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Fungicide resistance increases in almonds and other stone fruits

Several important diseases of almond and other stone fruits are developing resistance to our fungicides.

Almond scab began showing widespread resistance to strobilurin fungicides (Abound, Flint, Gem) in 2006. Scab is also resistant to the strobilurin component of Pristine. The second component of Pristine, boscalid, was never very active against the scab pathogen.

Alternaria leaf spot, a real problem in certain areas of Kern, Butte, Glenn and Tehama counties, developed resistance to the strobilurin class of fungicides beginning in 2003.

This disease is now also showing resistance to carboxamide fungicides (boscalid) in many locations. Pristine is a mixture of pyraclostrobin (a strobilurin) and boscalid. Initially, both materials were active against the pathogen, but now the Alternaria pathogen is becoming resistant to Pristine.

In 2007 we had our first confirmation that brown rot is becoming resistant to anilinopyrimidine fungicides (Scala, Vangard) in prunes. Resistance most likely developed due to overuse and/or improper use of these materials.

How does resistance to a fungicide begin to develop?

Whenever you have a population of living organisms, there are always a few individuals within the population that are tolerant to a particular chemical. If a grower continually uses the same chemical or another chemical of the same class, he will kill most of the susceptible individuals within the population, but the resistant ones will survive and multiply. Pretty soon the whole population is resistant to this chemical class. Poor spray coverage also will increase the rate of resistance development.

Growers need to follow these important resistance management strategies:.

  • If possible, begin the season with a multi-site mode of action fungicide. Many popular fungicides control a fungus by acting only on one site of a particular biochemical pathway.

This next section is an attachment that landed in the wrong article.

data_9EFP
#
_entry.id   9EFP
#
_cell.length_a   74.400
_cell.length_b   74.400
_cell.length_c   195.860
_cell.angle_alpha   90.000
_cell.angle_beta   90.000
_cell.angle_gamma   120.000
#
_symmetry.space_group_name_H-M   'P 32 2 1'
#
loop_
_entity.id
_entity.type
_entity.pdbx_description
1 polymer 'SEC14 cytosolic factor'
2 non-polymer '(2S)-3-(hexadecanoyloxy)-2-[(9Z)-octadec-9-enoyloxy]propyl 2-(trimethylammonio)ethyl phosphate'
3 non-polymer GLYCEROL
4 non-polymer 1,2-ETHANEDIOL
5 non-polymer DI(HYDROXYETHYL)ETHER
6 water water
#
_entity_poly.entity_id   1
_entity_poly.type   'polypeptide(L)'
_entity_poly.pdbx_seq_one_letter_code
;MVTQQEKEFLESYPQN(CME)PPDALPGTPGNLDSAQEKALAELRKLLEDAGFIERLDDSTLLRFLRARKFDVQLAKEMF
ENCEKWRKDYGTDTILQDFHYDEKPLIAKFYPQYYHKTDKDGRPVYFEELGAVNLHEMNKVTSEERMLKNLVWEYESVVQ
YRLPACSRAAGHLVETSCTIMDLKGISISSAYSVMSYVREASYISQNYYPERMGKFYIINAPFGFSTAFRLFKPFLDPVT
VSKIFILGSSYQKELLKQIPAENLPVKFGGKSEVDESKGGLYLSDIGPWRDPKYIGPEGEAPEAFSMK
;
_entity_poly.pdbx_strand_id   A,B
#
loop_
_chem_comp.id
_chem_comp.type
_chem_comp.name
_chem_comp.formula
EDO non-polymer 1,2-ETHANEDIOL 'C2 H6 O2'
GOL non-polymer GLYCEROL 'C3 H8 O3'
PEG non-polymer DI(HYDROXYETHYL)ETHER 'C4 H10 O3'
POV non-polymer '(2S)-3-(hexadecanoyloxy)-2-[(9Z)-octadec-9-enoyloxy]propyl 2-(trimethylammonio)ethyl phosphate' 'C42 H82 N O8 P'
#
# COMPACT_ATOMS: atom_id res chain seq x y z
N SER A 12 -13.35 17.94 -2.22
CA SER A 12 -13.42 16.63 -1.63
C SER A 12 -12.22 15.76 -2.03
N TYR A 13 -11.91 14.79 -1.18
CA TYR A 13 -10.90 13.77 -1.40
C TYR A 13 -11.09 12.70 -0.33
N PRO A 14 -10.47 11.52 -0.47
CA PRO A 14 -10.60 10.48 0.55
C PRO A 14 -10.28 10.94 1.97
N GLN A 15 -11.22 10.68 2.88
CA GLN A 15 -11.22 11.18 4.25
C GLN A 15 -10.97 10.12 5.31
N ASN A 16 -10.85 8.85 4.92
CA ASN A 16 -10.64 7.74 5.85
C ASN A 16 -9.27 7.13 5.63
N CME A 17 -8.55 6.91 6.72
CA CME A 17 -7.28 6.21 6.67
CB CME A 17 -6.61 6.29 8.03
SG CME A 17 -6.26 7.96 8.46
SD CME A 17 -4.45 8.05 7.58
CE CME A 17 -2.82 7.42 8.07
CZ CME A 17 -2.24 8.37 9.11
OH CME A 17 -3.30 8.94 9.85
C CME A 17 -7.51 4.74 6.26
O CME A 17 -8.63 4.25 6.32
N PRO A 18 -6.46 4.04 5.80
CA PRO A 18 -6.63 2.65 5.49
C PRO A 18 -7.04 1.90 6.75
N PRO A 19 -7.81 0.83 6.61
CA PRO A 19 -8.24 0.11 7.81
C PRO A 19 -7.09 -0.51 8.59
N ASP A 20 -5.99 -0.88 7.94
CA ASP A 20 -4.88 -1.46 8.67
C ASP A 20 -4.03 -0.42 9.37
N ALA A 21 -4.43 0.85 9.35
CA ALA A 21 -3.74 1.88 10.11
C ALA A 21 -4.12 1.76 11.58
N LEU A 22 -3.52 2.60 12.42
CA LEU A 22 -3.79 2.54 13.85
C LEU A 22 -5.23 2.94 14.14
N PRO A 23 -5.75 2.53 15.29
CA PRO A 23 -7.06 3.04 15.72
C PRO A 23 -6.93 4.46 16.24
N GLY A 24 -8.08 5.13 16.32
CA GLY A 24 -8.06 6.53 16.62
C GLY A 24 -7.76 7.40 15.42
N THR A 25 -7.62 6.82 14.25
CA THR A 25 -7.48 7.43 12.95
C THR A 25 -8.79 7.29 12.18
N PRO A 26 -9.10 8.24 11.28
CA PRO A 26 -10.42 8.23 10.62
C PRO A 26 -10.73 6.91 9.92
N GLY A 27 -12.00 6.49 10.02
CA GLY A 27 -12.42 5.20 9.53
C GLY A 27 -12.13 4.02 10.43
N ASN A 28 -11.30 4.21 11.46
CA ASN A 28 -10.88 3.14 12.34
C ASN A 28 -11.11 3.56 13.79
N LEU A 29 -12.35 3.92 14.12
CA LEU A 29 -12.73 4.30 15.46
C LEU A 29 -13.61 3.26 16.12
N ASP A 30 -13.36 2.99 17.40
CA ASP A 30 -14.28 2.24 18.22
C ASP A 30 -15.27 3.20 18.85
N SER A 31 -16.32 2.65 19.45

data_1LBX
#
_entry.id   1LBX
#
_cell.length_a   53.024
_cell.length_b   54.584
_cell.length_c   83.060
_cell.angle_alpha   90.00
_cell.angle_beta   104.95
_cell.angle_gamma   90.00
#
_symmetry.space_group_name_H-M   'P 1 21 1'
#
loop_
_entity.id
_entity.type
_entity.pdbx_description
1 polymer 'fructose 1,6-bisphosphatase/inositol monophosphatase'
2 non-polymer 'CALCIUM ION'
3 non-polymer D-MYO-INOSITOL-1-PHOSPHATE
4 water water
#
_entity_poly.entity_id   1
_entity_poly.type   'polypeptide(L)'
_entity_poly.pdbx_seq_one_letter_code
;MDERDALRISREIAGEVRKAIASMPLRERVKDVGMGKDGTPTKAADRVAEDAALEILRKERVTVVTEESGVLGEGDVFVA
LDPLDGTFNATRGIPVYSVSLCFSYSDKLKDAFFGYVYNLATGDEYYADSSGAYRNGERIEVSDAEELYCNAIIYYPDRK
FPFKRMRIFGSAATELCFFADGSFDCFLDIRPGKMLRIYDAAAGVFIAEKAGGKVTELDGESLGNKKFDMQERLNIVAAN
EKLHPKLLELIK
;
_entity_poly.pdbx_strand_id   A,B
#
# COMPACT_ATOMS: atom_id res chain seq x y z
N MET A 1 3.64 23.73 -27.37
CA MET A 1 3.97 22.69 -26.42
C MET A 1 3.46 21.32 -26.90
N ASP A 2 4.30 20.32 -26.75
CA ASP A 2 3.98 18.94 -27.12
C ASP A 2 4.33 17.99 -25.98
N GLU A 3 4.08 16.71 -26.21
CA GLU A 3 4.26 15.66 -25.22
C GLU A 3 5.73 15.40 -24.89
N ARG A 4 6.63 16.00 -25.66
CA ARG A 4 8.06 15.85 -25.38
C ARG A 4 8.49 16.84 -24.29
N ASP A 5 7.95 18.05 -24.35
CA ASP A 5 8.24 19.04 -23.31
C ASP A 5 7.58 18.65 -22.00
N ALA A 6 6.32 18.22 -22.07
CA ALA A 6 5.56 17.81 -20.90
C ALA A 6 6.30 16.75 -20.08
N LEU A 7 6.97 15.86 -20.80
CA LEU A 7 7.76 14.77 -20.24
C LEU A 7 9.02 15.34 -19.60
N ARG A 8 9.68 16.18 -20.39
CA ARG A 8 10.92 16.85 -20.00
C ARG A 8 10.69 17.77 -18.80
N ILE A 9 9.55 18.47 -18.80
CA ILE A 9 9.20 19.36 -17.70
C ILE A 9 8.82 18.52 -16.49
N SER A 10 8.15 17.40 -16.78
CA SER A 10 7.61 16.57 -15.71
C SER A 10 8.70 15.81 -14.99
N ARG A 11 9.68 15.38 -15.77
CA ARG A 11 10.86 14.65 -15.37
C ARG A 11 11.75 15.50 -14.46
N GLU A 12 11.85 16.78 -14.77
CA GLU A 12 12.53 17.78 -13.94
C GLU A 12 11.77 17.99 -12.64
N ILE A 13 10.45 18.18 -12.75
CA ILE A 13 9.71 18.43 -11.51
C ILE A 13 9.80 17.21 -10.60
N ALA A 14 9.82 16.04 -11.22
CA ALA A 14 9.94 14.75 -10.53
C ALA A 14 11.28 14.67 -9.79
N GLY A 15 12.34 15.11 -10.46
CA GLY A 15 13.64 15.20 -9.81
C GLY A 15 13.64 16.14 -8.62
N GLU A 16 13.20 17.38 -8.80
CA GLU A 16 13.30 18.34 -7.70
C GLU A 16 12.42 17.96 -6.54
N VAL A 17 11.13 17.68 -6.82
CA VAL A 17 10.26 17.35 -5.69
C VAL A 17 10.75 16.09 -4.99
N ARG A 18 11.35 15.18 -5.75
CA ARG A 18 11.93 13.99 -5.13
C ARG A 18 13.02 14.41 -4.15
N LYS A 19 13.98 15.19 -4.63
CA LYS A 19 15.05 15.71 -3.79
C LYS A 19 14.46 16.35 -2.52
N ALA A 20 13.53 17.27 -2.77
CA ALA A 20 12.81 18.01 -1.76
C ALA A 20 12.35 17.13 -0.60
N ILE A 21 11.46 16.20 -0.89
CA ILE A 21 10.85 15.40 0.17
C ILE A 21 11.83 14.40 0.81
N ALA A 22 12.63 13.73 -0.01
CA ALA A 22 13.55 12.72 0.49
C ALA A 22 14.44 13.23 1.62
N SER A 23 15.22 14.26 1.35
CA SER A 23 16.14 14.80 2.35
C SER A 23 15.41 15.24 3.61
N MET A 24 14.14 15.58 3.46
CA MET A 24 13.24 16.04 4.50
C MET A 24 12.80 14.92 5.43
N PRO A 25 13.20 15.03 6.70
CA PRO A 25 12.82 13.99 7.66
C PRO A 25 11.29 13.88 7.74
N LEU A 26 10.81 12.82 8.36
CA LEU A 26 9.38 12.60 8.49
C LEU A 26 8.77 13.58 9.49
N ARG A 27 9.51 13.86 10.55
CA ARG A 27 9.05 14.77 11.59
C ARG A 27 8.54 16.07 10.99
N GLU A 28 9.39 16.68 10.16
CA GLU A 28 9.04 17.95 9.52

The potential for resistance development to these types of fungicides is high. Multiple-site mode of action fungicides kill an organism in more than one way. Resistance potential is low for these fungicides.

  • Use fungicides from the same “class” only once per season if possible, especially fungicides with a single-site mode of action. Fungicides within the same class have the same mode of action.

    If an organism becomes resistant to a fungicide, it is also resistant to all other fungicides in the same class (example: Rally/Laredo and Elite). Fungicide classes are identified by a FRAC (Fungicide Resistance Action Committee) number. Do not use fungicides with the same FRAC number more than once in the same season.

  • Use label rates (not below label rates). Always use upper label rates for strobilurins (examples include Abound, Flint and Gem).

  • Make sure spray coverage is thorough. Do not use alternate row spray applications. Use enough spray volume to achieve good coverage. Drive slowly enough to achieve good spray coverage. Do not use airplane applications, especially at full canopy.

Almond growers may choose to hold off on using materials like Pristine and Abound at bloom so they can be used later in the season for diseases like scab, anthracnose, and Alternaria leaf spot if necessary. Also, note that rotating between Pristine and Abound is not a good resistance strategy (they both share FRAC number 11).

There are several very effective fungicides registered for use in almonds, other stone fruits, and grapes. There is no need to use the same fungicide more than once in the same season. If resistance develops against a fungicide class, this class may be lost indefinitely as a management tool.

Generally, it takes the chemical industry and researchers years to develop new products with unique modes of action. Following resistance management guidelines will maintain the effectiveness of the currently registered fungicides for many seasons to come.

(Roger Duncan, University of California Cooperative Extension farm advisor in Stanislaus County, as well as Jim Adaskaveg, University of California, Riverside plant pathologist prepared this report a growing fungicide resistance problem in almonds.)

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